Recently, I settled down with a cuppa during nap time to read this piece about 15 things people are too nice to tell you about new motherhood when you’re pregnant.
I’m not sure what I expected - maybe a bit of a giggle at the indignities of birth which most of us were in the dark about until the moment we realised - mid-labour - that you can’t push as if your life depended on it without other parts of your anatomy also, um, feeling the strain, so to speak. Yeah. You know exactly what I’m talking about.
But what I got was a dispiriting sense that we do expectant mums a disservice when we try to disabuse them of the notion that motherhood is all mother & baby yoga, cutesy little outfits, and coffee dates with other like-minded mums.
Because yes, there are elements of new motherhood that are hard as nails, and there are days when it feels like being home alone with a newborn is going to suck the very life out of you. But if we’re going to lift the lid on the truth of new motherhood, I think we should do it a little more gently.
So click below to read on for my own home truths about new motherhood...
1. Yes, labour and delivery are out of your hands, but I’ve met many mums who felt like failures when their deliveries didn’t go as they hoped, and telling mums not to get too attached to their birth plan doesn’t fix that. You’re not to blame because you dared to dream of the kind of birth you really hoped to have, but if you’re left with difficult emotions as a result of your delivery, you’re not alone and shouldn’t suffer in silence. The Birth Trauma Association is a wonderful resource for help with this.
2. Sleep when the baby sleeps is the single most useless piece of information anyone will ever give you. So forget ‘listening to people’ when they tell you to take it easy - hand them the baby and suggest they come back in an hour instead (ideally with hot coffee and fresh doughnuts) so that you can have a proper nap.
3. When I visited my friend after the birth of her third baby, there was laundry everywhere. Did I counsel her to merely accept that she would never be done with laundry for the foreseeable future? Course I flipping didn’t - I scooped it all up and took it home with me, and returned it clean a few days later. That’s what friends are for. Not to condemn you to a life of laundry overload. Also, those people you live with? They can actually be trained to use the washing machine. Why should mums get lumbered with it all?
4. Yes, it’s true that some ‘problems’ such as how to get your baby to sleep don’t have easy solutions and yes, the misapprehension that you’re in control probably is as frustrating as the ‘problem’ itself. But nobody knows your baby as well as you do, and your instincts do exist and can usually be trusted, plus few things feel quite as good as persevering with getting to know your baby until you finally ‘crack’ the art of settling them to sleep your way. And you can then claim all the glory as your own.
5. It’s also true that not all mums feel an instant bond with their baby. But I absolutely disagree with the idea that your baby ‘is exhausted and has no idea what it is doing, nor does it have the ability to show any real type of love or appreciation’. The world of neuroscience and epigenetics is showing us consistently that babies know a whole lot more than we think they do, and come to us equipped with a spectrum of emotions, and a capacity to communicate that could rival some adults’ communication skills. Taking a warm bath with your baby, having skin-to-skin contact and managing your own stress can all help to build attachment with your baby. But seeing your baby as a clueless automaton that can’t express affection probably won’t help get those loving feelings flowing. There are some helpful pointers for bonding with your baby here.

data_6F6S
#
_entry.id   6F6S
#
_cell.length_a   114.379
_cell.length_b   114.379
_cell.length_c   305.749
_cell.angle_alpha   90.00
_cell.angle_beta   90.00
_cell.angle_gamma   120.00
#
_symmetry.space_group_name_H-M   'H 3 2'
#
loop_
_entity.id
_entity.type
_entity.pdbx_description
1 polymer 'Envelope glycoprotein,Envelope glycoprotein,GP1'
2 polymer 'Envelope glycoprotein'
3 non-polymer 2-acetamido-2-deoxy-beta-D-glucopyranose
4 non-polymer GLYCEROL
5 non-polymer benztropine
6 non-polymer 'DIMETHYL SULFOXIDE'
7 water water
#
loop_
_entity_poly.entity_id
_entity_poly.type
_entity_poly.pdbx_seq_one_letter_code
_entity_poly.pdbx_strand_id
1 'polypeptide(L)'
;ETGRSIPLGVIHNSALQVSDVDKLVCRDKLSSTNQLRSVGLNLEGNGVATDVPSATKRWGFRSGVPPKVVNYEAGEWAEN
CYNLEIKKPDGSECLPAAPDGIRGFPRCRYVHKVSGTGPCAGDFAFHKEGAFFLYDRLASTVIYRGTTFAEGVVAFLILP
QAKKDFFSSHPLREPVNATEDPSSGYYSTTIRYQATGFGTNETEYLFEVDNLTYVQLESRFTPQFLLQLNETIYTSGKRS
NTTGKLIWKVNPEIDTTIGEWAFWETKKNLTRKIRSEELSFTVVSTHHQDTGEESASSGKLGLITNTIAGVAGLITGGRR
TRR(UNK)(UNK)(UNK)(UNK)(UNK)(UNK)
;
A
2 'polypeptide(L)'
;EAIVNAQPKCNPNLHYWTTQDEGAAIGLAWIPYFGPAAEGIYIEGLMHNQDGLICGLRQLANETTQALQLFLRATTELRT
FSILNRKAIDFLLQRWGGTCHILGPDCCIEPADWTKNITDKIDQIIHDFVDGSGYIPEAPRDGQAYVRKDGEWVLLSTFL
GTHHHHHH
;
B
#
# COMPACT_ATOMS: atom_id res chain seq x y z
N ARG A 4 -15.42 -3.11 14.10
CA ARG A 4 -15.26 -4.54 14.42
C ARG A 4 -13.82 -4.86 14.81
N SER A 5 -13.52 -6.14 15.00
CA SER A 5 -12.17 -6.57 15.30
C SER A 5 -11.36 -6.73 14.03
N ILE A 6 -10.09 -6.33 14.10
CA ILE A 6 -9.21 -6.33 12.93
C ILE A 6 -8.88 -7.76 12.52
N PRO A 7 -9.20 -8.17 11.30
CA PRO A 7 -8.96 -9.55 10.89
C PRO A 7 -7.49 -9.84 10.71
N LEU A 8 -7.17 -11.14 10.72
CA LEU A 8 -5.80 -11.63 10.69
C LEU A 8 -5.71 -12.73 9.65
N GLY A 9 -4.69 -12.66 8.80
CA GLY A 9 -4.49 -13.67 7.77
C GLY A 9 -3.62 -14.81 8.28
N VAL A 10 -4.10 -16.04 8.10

6. You might wonder if your relationship will ever survive new parenthood, but getting through the early weeks of life with a new baby together can also do wonders for your relationship in the longer term, building a new sense of partnership, and giving the two of you a particular and specific bond that no-one else will ever share. That's pretty sexy.
7. Feeling tired, emotional and overwhelmed is one thing - but 'contemplating just walking forever and never returning' is quite another. Those kind of feelings are your mind’s way of waving a little red ‘help’ flag. Please talk this through with someone, don’t just suck it up as a to-be-expected part of motherhood.
8. Ditto crying alot.
9. I’m not sure my face changed after I gave birth but my bum sagged almost instantly. Turns out that’s not just old-age - it’s a genuine side-effect of pregnancy. Something to do with hormones. I still haven’t worked out what to do about it but at least I can blame it on the babies.
10. It’s vital that we never normalise ‘understanding why people shake their babies’ - yes, we may go to some pretty dark places and sleep deprivation can exacerbate desperate feelings. But maternal depression and psychosis are real and very difficult to spot (especially when you’re in the grip of them) yet recognising them as early as possible is key to getting the right kind of support and treatment. Maternal depression is a taboo and highly stigmatised area of mental health, but the only way we’ll change that is by encouraging one another to speak out and seek help when we experience symptoms of it. An organisation called PANDAS can help. There's no shame in admitting that you're struggling to cope with new motherhood. In fact I think it's just about the bravest and most heroic thing a mum can do.
The Huff Po piece ends on the fact that you will “eventually feel a type of happiness you never felt before and understand all the clichés of parenting”. I absolutely agree with this one. Funnily enough, it happens every single night, just around the same time that the kids finally go sleep…